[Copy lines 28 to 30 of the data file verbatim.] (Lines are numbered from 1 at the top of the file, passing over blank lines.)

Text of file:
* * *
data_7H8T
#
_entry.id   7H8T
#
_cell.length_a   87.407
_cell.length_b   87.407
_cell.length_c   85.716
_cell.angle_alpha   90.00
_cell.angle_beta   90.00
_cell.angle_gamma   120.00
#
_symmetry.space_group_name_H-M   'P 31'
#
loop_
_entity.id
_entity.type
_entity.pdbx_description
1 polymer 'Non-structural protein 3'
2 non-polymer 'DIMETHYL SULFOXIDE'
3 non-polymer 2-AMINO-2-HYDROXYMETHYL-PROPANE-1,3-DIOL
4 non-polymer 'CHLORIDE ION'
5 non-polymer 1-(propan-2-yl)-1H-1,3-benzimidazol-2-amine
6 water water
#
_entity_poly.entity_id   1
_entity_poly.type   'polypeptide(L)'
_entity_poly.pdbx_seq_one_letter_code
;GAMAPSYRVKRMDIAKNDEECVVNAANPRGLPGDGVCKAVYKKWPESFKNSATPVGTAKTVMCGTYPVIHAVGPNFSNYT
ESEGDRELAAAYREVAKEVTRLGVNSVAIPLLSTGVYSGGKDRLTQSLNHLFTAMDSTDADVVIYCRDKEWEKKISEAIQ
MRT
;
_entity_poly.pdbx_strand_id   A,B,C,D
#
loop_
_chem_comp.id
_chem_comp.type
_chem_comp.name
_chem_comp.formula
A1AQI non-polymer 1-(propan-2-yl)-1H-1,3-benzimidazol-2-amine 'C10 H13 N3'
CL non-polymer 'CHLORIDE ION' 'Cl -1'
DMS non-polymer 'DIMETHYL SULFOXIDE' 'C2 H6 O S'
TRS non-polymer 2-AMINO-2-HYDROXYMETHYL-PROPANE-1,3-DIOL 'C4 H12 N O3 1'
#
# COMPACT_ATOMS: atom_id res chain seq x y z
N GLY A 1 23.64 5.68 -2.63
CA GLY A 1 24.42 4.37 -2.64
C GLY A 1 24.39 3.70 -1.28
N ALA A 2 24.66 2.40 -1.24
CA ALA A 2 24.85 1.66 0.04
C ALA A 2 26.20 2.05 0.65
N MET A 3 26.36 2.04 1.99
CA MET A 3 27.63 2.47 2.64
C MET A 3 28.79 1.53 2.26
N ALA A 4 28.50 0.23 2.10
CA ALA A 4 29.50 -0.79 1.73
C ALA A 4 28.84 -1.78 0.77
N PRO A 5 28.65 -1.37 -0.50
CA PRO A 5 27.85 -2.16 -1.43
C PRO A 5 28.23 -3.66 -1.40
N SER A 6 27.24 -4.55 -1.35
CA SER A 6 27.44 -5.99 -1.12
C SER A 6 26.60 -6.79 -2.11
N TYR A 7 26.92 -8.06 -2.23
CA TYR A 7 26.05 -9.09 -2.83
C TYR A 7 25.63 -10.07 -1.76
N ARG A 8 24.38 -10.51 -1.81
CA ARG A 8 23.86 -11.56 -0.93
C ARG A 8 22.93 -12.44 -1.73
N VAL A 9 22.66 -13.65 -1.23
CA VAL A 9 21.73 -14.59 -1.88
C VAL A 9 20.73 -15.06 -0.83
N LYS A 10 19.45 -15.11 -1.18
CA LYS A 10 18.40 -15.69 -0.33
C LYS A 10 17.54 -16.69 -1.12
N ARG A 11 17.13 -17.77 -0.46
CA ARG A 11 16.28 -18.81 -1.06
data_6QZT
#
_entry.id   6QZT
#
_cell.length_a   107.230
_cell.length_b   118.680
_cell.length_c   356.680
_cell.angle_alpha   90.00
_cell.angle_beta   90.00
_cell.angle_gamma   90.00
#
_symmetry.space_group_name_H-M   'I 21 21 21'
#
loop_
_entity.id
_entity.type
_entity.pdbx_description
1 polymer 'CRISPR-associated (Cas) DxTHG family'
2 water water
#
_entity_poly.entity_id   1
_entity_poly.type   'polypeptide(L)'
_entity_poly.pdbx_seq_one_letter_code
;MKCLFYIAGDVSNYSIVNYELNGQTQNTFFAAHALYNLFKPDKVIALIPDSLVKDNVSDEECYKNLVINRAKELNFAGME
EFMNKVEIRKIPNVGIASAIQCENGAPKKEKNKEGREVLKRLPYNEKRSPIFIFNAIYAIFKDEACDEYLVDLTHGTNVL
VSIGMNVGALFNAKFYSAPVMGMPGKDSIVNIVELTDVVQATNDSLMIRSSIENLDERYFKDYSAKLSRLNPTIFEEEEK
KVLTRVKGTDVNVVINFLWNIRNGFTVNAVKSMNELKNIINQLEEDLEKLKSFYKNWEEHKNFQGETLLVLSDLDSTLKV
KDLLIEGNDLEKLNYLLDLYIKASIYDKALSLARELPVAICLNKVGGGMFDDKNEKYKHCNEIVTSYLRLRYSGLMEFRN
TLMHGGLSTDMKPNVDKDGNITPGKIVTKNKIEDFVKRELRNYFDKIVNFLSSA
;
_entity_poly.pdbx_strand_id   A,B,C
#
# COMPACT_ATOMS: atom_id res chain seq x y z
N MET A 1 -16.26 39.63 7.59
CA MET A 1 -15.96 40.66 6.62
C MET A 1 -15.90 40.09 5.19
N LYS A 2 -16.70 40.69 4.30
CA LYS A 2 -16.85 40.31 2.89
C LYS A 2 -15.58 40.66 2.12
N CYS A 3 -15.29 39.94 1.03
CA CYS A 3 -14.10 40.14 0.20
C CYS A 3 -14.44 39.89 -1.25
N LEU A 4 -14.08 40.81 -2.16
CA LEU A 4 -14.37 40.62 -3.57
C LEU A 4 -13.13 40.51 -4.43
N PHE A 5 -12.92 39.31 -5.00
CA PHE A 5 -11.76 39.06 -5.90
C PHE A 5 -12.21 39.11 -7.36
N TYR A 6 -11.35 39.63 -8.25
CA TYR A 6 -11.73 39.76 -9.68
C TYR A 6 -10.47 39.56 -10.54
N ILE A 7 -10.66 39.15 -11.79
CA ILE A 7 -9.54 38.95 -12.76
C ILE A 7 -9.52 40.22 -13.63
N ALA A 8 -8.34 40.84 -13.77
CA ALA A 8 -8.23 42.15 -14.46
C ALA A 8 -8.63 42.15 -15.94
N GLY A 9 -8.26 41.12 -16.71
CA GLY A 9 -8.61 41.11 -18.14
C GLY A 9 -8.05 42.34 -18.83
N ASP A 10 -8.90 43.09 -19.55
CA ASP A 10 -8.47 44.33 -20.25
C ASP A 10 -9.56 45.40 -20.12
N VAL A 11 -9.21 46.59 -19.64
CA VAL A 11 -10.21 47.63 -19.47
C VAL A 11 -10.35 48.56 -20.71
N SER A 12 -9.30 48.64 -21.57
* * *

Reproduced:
;GAMAPSYRVKRMDIAKNDEECVVNAANPRGLPGDGVCKAVYKKWPESFKNSATPVGTAKTVMCGTYPVIHAVGPNFSNYT
ESEGDRELAAAYREVAKEVTRLGVNSVAIPLLSTGVYSGGKDRLTQSLNHLFTAMDSTDADVVIYCRDKEWEKKISEAIQ
MRT